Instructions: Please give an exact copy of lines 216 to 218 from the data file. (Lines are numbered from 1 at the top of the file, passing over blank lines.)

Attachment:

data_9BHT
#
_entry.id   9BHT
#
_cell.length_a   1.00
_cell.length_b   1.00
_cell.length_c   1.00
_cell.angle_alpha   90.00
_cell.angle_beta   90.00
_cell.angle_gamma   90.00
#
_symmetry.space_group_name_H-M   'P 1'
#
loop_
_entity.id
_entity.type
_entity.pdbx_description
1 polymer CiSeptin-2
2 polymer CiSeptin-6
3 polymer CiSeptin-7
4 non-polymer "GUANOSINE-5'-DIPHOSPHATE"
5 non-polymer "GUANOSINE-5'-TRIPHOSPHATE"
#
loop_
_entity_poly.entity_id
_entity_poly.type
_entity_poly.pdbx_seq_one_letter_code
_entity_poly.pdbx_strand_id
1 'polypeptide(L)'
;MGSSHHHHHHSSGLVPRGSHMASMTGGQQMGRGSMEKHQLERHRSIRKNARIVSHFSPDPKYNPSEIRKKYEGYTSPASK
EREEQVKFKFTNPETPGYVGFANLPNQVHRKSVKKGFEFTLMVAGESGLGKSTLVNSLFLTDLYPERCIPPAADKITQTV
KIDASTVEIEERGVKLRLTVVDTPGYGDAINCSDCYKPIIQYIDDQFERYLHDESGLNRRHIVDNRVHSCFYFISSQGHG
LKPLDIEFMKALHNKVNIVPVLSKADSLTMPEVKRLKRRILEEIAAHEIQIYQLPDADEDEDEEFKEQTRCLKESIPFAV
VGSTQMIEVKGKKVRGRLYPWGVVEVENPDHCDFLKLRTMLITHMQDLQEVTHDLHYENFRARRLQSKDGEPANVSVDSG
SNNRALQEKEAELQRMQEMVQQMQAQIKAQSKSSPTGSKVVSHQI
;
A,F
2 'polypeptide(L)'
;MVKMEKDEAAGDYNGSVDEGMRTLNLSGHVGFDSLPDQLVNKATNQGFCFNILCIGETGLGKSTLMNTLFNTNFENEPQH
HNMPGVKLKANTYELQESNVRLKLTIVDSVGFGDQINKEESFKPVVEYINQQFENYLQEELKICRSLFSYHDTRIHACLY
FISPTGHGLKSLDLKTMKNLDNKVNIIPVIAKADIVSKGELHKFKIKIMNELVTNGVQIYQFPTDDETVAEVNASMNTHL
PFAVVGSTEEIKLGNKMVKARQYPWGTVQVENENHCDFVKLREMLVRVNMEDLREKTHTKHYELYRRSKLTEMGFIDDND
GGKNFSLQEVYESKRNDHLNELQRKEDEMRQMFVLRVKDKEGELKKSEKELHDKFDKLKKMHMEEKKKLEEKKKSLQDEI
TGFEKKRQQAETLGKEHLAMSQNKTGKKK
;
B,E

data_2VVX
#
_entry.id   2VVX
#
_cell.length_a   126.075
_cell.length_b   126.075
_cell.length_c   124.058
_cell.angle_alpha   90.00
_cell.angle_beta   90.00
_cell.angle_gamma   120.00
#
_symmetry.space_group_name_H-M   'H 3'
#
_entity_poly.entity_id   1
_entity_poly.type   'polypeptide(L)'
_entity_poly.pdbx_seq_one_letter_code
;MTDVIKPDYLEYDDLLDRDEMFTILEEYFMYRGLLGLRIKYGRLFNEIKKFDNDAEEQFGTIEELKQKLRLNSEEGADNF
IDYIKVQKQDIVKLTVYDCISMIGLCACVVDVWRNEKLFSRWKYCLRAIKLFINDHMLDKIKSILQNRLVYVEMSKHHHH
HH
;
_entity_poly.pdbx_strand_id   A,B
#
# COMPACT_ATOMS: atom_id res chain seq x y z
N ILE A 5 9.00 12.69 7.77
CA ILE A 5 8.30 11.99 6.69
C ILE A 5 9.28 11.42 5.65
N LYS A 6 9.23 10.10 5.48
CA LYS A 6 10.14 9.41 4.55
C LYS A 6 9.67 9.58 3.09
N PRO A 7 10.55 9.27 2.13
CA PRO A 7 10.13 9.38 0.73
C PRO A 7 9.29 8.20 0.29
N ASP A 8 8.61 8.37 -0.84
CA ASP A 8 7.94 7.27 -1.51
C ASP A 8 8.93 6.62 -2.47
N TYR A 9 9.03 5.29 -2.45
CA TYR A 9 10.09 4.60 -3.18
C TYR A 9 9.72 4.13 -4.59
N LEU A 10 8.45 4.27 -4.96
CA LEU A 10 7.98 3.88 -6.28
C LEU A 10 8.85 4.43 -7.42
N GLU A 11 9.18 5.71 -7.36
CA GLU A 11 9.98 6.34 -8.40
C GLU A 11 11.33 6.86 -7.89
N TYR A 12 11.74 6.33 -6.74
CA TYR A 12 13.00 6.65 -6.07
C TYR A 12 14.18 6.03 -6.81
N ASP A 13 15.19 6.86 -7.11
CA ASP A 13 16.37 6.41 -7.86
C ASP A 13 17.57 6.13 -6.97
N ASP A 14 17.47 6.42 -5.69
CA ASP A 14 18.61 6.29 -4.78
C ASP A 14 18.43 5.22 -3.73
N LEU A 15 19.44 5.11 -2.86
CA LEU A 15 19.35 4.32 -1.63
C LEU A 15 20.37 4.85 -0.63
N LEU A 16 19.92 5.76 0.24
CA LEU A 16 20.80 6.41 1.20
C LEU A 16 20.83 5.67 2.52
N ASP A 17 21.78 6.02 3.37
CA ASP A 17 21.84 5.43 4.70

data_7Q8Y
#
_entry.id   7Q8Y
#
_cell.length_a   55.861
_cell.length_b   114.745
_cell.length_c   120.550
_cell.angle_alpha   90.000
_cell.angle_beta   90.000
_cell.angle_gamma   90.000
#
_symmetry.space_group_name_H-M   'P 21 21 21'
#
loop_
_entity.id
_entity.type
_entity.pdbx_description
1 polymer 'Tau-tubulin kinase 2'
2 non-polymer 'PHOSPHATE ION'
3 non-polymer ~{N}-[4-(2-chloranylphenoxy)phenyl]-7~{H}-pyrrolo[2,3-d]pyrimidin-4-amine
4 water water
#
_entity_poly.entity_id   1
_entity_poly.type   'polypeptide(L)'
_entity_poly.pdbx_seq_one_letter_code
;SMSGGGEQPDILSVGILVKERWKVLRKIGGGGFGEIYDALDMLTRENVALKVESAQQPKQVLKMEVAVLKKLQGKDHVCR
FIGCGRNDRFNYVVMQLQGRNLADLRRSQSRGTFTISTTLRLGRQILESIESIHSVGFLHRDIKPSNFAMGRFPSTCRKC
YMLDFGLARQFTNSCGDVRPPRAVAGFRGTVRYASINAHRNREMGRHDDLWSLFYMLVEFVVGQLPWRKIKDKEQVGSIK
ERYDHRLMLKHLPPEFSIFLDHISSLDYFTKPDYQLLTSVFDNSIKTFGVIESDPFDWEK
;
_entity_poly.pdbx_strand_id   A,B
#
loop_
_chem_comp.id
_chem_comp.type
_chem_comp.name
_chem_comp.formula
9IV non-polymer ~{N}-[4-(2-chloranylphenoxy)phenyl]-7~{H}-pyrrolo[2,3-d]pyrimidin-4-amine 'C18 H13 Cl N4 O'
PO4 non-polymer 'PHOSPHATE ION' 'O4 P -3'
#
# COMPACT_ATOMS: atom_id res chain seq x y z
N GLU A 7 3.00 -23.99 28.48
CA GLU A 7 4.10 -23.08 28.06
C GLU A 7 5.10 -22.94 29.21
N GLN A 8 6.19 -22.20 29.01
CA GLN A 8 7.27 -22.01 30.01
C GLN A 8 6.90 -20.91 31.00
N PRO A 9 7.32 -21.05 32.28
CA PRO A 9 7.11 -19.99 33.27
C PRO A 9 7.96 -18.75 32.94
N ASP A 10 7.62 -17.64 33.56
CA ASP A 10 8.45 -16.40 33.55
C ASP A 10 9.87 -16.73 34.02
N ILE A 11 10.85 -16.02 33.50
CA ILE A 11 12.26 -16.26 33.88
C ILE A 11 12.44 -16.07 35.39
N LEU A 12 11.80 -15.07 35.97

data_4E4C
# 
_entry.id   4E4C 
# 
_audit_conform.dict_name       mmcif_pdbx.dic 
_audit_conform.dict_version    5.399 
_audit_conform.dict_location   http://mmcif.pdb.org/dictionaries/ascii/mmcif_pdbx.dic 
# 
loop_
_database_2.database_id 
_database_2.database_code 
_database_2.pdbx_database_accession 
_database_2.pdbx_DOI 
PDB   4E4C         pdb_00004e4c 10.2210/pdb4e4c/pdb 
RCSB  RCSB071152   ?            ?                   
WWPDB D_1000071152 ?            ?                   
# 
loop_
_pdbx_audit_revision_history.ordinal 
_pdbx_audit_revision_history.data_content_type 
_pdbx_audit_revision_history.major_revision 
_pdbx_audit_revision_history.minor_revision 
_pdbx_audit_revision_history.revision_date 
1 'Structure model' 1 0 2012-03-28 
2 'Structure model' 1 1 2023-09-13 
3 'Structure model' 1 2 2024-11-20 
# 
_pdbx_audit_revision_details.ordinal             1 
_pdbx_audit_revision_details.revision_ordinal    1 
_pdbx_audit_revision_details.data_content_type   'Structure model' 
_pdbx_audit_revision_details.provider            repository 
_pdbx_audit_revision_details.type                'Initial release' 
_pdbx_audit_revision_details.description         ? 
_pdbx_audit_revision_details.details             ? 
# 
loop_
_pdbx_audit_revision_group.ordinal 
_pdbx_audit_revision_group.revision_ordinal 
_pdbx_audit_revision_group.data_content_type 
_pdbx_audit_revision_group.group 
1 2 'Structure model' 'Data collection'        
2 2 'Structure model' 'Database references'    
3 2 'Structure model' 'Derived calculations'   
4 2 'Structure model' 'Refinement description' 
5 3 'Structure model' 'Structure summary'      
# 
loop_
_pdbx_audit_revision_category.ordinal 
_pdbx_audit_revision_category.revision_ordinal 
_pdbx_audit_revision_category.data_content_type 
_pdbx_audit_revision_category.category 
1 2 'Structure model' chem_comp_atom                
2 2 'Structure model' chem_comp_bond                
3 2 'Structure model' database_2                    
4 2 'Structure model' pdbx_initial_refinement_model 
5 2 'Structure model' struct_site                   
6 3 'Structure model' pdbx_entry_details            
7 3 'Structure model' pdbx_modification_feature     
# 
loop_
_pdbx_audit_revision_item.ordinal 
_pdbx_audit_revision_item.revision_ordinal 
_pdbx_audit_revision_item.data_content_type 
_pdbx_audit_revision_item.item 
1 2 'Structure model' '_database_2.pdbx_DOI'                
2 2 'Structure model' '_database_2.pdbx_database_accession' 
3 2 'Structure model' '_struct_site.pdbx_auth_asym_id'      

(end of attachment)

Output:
1 2 'Structure model' chem_comp_atom                
2 2 'Structure model' chem_comp_bond                
3 2 'Structure model' database_2                    